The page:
Organizers of Saturday’s Save the North 40 demonstration in front of the Central Street fire station estimate 150 people stopped by during the 2-hour event to learn more about their cause: urging Wellesley College to sell its North 40 property to a conservancy that will preserve it for public use and wildlife.
A key message made by the demonstrators was that land trusts, including the local non-profit Wellesley Conservation Council, don’t bid competitively to acquire land under the kind of process used by the College.
The College has narrowed down a list of bidders to 5, all of which plan some sort of housing or municipal uses for the land, and says that a portion of the land would be protected.
Friends of the North 40’s Michael Tobin says organizers invited many groups from the community that have environmental and sustainable goals in their charter. Members of groups including the Wellesley High School Green Team, Friends of Brookside, Wellesley Conservation Council, Brookside Gardens, Weston Road Community Gardens, Sustainable Wellesley, Friends of Fuller Brook and Friends of Morses Pond.
Also, Marianne Cooley and Ben Hammond from the college Real Estate Revenue Task Force attended.
After a speech by Tobin, he presented Cooley, clerk of Wellesley’s Board of Trustees, with a notebook including 1,635 petitioners names and their comments. Tobin ended his speech like this: “Today’s date is 12-13-14. Let’s make 15 the year we Saved the North 40!”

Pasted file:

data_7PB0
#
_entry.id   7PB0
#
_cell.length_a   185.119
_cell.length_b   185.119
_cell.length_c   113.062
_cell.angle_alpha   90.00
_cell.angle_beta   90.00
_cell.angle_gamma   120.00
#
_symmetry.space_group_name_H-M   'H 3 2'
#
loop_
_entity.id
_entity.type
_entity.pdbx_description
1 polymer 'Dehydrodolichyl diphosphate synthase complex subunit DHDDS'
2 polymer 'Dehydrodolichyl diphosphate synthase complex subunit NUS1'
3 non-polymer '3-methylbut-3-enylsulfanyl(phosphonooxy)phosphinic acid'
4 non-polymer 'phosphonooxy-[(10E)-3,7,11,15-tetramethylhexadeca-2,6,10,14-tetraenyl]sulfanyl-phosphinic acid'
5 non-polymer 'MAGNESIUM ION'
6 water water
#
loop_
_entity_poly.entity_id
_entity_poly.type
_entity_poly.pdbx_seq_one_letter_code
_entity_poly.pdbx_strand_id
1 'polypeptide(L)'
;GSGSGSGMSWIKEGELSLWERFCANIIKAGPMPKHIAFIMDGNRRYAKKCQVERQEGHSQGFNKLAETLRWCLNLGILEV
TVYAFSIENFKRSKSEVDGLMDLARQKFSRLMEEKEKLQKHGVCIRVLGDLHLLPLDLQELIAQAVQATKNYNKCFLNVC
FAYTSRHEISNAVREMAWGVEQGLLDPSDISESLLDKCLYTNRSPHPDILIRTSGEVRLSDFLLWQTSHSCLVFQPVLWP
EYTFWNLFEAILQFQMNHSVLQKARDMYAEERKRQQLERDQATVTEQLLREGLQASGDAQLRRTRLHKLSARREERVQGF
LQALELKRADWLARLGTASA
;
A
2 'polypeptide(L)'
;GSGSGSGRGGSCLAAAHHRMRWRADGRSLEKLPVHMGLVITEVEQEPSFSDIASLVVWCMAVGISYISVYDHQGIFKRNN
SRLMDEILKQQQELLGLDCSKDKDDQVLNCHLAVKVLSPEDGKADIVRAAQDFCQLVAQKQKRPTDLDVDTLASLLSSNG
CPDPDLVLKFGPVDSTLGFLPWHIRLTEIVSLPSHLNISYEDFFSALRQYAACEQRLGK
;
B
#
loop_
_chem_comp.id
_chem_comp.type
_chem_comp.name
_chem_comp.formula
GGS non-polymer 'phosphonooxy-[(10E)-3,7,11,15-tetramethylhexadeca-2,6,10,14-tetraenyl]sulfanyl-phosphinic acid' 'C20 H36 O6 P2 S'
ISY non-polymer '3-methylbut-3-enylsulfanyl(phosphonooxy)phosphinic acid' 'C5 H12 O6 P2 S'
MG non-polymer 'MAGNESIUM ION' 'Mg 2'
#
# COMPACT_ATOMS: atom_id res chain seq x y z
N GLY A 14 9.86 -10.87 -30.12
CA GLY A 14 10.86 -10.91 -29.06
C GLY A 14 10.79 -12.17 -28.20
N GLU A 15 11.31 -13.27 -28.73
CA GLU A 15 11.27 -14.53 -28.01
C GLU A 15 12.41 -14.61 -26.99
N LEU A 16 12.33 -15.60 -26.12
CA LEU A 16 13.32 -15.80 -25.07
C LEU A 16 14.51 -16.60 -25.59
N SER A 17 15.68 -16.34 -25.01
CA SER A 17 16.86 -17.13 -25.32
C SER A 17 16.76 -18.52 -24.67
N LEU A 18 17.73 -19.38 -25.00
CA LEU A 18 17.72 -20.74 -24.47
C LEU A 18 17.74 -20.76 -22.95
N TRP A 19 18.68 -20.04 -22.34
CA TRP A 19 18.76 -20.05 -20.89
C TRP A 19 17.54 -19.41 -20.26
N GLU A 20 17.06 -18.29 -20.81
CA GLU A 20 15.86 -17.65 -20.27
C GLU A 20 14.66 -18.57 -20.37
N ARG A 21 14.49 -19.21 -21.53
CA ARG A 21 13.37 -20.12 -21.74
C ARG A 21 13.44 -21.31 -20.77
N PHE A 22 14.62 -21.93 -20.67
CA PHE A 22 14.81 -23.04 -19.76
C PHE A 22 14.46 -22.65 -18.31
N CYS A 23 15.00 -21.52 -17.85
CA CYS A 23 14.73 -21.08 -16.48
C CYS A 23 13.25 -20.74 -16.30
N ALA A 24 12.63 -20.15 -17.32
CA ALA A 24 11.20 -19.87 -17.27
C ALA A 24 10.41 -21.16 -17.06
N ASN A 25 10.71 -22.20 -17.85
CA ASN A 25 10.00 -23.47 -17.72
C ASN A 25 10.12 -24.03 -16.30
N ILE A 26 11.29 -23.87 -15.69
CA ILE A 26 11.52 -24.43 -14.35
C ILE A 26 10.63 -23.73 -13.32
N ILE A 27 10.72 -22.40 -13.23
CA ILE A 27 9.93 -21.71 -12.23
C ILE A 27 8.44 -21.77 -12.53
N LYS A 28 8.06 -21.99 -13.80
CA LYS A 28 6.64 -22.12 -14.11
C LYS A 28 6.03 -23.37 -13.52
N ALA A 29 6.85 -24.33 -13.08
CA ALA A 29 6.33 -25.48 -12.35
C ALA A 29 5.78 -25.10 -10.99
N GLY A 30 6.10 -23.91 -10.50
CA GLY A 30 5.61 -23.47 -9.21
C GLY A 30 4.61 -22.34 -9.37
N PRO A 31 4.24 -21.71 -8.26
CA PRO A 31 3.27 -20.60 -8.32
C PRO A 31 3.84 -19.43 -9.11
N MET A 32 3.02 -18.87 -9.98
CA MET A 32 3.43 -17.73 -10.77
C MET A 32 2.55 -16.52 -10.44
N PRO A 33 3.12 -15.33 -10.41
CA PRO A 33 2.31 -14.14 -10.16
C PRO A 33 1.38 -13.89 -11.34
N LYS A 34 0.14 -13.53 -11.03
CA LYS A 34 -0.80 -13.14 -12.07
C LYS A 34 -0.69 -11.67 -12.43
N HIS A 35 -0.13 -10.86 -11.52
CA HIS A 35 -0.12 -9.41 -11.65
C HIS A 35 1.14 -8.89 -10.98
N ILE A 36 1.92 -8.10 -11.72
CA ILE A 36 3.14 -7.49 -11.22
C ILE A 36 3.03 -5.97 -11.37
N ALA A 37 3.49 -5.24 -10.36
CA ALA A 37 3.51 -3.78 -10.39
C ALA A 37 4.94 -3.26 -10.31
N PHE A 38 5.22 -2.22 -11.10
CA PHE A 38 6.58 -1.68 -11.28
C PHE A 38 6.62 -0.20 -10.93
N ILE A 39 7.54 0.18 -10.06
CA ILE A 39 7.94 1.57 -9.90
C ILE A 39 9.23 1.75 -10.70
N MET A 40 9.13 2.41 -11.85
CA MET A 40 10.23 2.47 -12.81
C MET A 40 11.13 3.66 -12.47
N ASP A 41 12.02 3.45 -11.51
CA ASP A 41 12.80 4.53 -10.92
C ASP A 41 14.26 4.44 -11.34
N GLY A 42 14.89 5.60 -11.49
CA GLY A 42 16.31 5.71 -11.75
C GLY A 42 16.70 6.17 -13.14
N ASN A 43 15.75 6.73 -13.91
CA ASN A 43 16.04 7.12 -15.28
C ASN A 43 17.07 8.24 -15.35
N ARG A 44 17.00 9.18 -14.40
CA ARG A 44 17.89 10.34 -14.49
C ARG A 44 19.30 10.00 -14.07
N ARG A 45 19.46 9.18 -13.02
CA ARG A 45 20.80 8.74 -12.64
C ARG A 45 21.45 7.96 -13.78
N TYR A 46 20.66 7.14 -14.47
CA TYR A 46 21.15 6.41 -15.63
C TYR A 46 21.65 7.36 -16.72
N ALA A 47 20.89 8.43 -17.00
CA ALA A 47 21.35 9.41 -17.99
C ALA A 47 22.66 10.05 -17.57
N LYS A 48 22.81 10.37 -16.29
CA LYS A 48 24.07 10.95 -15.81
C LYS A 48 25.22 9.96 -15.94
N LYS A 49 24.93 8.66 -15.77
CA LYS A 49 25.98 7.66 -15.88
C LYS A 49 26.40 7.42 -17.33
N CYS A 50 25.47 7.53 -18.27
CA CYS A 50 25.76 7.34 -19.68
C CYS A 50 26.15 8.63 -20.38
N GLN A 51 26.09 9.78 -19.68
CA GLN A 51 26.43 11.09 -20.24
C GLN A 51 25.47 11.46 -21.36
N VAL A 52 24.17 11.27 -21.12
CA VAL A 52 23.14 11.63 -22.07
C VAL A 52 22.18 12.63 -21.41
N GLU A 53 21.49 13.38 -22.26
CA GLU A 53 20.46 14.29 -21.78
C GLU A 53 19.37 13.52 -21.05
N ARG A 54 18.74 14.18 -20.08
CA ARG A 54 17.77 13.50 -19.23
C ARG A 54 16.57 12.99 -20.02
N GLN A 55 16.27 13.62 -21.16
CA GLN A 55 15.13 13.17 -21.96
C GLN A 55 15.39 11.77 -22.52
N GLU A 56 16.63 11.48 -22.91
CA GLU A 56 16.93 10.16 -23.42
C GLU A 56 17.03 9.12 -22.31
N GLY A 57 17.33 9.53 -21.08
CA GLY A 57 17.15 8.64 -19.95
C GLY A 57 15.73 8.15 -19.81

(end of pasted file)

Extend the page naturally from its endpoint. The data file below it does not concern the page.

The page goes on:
Meanwhile, on Sunday, Wellesley College’s Hammond announced to North 40 neighbors that:
“Recent work on site brought to our attention the discovery of asphalt in the southern portion of the North 40 land parcel. We have since tested the substance and while the results confirm that it is not hazardous, it does need to be removed. The College will be removing the substance from an isolated area within the coming weeks. During this time you may notice some activity on the North 40 as our team removes the debris.
Testing has revealed that the asphalt appears to have been on the site for 50 to 100 years. It is likely that the substance was disposed of by an unknown third party as it is not consistent with any material used for College purposes.
The removal process is set to begin on December 15 and will continue through year end; part of this process will include trucks and heavy machinery accessing the southern portion of the land by way of the aqueduct. For safety reasons, the Crosstown Trail will be closed during the period that equipment will go back and forth over the aqueduct. Further, the old landfill trail will not be accessible while trucks are on the site. We encourage neighbors to enjoy their walks in other parts of town over this time. We are working with the town to be sure this process is handled quickly and with minimal inconvenience to you, our neighbors.
Thank you for your understanding. If you have any questions, please contact me at [email protected].
Vice President for Finance and Administration
RELATED: As Wellesley College moves to sell land, critics emerge (Boston Globe)